This film was included in the first syndicated television presentation of a package of major studio feature films on USA television; it premiered in Baltimore Friday 30 July 1948 on WMAR (Channel 2), followed by Philadelphia Friday 6 August 1948 on WFIL (Channel 6), by Boston Sunday 15 August 1948 on WBZ (Channel 4),by Chicago Monday 23 August 1948 on WGN (Channel 9), by Cleveland 12 September 1948 on WEWS (Channel 5), by Salt Lake City Sunday 3 October 1948 on KDYL (Channel 4), by New York City Friday 22 October 1948 on WPIX (Channel 11) and by Atlanta Wednesday 19 January 1949 on WSB (Channel 8). The package consisted of 24 Alexander Korda productions originally released theatrically between 1933 and 1942. See more »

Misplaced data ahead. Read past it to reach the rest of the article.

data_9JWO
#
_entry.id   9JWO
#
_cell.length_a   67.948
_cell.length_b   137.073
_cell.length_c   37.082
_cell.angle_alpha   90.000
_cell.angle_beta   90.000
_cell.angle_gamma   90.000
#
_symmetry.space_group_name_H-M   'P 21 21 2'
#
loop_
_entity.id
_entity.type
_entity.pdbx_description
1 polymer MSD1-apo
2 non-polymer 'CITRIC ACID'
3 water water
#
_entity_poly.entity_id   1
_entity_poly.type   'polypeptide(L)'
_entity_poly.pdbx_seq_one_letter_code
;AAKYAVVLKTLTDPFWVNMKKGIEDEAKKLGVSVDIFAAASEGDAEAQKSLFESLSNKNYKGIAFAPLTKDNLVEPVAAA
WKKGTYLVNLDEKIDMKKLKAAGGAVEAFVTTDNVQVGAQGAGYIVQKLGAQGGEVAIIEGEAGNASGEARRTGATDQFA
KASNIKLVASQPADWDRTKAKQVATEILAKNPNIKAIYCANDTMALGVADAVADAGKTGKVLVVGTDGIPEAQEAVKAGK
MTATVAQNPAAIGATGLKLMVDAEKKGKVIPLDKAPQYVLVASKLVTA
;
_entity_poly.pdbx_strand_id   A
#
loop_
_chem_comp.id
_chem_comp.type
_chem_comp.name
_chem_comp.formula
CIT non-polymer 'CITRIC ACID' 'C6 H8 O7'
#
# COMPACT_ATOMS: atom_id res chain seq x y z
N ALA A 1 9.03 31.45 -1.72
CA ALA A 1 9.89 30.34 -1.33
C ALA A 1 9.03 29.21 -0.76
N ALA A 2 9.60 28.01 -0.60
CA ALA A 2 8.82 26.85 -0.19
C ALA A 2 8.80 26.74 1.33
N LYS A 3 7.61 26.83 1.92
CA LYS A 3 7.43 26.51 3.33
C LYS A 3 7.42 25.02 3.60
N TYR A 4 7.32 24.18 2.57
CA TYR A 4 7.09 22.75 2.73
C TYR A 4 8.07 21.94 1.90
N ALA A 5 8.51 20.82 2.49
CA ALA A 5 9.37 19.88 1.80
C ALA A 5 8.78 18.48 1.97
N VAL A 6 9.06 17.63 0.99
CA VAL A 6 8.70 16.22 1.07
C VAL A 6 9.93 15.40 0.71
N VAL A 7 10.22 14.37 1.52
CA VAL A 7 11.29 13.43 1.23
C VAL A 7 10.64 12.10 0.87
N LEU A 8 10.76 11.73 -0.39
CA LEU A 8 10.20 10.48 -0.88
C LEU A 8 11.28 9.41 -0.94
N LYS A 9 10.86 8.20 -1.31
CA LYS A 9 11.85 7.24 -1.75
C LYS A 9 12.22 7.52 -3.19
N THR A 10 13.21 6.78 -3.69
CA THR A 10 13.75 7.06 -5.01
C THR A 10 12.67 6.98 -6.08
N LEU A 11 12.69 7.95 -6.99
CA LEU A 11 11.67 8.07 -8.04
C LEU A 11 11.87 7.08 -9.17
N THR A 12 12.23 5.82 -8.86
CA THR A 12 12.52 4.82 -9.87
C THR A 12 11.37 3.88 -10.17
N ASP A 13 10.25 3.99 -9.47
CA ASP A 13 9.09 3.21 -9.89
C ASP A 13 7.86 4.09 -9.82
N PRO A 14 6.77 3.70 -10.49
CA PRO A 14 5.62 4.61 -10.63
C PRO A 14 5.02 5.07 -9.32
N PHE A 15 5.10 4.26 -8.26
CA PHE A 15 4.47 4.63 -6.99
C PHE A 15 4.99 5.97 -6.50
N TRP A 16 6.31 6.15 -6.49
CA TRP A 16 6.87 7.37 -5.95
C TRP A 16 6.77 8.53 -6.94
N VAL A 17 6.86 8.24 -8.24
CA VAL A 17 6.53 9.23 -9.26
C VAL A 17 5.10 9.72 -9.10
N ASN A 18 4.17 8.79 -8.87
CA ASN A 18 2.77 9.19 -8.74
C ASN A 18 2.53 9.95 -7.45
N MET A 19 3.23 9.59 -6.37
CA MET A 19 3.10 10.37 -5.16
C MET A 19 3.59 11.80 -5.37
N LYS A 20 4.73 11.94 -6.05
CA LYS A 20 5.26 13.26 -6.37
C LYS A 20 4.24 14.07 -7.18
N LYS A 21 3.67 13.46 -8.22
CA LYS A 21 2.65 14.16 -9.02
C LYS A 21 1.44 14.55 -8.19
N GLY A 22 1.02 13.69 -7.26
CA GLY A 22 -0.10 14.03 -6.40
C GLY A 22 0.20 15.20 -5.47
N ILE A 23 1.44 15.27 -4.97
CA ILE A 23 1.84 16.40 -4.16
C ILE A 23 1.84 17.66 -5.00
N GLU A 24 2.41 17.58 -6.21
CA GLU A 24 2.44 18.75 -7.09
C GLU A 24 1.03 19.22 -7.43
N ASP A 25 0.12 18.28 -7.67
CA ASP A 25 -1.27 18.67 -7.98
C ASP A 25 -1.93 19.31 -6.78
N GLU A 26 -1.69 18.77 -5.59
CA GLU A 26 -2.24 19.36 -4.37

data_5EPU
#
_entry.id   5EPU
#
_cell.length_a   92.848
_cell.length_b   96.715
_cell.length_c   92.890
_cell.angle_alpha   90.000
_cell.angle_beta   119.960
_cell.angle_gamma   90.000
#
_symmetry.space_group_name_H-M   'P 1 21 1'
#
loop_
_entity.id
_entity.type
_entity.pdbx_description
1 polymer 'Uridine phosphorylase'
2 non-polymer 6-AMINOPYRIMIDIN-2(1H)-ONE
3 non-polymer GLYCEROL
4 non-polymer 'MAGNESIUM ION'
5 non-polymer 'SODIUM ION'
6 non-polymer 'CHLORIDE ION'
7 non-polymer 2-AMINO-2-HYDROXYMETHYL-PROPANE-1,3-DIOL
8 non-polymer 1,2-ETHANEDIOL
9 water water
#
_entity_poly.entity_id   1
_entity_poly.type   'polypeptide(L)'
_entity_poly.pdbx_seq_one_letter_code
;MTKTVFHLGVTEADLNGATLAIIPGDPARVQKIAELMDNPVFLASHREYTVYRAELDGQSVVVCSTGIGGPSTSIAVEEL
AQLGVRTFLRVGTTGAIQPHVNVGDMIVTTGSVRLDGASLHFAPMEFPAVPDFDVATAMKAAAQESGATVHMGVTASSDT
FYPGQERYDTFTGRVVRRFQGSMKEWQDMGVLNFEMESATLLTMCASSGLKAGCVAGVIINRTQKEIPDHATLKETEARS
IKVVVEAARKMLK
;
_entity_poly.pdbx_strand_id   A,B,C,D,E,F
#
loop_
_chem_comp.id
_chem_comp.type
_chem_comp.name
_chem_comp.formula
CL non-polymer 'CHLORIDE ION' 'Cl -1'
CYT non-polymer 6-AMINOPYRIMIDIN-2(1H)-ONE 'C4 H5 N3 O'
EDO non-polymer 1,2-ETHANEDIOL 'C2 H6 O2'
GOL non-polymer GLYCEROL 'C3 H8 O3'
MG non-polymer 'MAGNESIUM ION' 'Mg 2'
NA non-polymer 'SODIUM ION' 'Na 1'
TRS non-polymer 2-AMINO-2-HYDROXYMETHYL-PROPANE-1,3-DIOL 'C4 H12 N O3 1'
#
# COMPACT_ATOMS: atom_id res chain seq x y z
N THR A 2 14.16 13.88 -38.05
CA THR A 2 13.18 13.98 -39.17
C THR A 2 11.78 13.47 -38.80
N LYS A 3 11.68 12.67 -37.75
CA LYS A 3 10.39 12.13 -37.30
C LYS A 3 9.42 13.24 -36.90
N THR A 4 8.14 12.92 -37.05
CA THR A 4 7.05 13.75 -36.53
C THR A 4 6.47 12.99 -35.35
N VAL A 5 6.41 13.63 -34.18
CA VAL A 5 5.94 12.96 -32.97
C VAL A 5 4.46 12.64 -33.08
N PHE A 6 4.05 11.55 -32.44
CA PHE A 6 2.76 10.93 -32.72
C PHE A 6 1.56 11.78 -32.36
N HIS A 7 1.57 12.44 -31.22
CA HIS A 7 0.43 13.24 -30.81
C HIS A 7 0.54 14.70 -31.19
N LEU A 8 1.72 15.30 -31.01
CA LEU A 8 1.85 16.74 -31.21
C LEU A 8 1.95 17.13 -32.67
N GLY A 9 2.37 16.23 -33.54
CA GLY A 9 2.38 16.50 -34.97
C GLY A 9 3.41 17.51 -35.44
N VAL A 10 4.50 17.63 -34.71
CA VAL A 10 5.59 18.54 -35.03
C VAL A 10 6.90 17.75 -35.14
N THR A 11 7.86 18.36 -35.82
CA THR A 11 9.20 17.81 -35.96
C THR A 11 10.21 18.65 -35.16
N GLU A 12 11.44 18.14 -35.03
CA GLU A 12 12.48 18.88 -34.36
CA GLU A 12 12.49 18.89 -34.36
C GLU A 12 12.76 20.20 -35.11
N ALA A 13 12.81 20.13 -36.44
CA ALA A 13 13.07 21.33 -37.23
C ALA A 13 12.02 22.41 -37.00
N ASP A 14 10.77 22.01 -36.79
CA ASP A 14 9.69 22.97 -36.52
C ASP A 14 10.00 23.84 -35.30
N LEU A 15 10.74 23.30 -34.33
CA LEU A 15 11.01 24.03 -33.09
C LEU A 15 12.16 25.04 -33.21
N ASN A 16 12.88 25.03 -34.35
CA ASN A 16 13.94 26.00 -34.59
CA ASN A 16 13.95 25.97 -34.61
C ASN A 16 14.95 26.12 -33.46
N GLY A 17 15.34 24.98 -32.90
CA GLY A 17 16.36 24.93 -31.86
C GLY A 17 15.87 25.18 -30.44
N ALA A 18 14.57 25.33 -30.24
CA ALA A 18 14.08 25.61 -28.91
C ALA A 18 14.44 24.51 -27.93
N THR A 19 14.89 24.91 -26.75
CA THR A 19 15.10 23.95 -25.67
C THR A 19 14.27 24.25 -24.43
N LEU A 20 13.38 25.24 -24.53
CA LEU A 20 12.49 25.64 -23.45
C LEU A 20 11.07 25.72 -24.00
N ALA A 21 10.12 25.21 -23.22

Wonderful little film adapted from Rudyard Kipling's story Toomai of the Elephants. Kipling's work always makes fine films, even if his British colonialism makes it somewhat dated. This particular film features an unpleasant master-servant relationship between the white man, Petersen (Walter Hudd), and the Indians. But, if you can get past that, and I think most mature people should be able to see the class system in its proper historical light, the movie is very enjoyable. Robert Flaherty discovered Sabu, later to star in such great films as The Thief of Bagdad, The Jungle Book, and Black Narcissus. Sabu is very good, though his English is sometimes difficult to understand. This was Flaherty's only narrative film - I expect that he directed the nature parts of the film and Zoltan Korda directed the actors. The best moments feel just like Flaherty's masterpieces, including a wonderful opening bit (discounting the unnecessary prologue) where Sabu, his elephant, and a monkey echo each other's movements as they all wake up in the morning. The cinematography is quite beautiful, as is the musical score. 8/10.
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